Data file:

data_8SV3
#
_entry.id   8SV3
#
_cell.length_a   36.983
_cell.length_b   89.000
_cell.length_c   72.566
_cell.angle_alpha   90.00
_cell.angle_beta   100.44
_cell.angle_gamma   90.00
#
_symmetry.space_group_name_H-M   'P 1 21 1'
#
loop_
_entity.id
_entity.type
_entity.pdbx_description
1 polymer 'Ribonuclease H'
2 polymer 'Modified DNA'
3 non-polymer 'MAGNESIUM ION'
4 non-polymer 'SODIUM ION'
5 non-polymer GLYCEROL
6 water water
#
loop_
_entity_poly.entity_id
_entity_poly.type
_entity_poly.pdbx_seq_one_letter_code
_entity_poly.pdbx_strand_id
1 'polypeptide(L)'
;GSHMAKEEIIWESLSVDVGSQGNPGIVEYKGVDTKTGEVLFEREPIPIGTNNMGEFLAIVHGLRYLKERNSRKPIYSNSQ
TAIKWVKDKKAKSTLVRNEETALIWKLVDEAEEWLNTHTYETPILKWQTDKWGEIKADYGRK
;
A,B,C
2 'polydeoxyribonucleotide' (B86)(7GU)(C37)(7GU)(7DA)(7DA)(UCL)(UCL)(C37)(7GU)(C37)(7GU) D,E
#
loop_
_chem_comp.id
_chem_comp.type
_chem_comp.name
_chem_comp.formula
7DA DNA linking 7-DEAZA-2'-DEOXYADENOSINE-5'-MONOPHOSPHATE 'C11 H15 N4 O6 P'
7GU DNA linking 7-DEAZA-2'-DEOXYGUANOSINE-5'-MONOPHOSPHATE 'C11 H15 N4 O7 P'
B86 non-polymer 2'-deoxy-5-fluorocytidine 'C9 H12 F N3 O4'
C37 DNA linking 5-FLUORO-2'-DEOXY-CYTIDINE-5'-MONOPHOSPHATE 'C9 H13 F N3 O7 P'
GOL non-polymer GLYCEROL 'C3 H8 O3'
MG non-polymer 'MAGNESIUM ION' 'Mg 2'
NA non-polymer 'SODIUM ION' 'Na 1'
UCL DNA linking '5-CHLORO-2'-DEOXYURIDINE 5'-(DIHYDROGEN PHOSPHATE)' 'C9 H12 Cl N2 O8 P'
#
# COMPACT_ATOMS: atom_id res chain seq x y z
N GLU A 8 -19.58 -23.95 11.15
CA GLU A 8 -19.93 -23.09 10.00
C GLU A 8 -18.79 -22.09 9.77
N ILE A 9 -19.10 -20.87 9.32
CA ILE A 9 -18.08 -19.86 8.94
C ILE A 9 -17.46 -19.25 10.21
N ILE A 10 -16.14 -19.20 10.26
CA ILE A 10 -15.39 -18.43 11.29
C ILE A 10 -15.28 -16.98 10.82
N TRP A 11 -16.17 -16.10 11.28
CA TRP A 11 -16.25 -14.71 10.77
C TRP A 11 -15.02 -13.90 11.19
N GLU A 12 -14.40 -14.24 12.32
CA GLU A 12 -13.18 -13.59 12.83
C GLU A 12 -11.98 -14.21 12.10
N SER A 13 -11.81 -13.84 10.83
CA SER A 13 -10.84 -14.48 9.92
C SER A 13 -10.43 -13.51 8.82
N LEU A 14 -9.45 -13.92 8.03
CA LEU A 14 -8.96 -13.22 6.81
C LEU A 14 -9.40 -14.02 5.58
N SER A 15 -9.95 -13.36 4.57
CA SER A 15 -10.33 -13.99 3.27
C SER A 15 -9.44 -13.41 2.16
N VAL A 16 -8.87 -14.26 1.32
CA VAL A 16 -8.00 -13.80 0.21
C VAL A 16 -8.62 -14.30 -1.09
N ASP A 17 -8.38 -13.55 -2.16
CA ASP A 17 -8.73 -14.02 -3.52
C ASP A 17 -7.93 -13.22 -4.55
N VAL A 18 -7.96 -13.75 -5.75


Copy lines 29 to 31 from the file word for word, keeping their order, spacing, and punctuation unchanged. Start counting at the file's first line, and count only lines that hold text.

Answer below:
_entity_poly.pdbx_strand_id
1 'polypeptide(L)'
;GSHMAKEEIIWESLSVDVGSQGNPGIVEYKGVDTKTGEVLFEREPIPIGTNNMGEFLAIVHGLRYLKERNSRKPIYSNSQ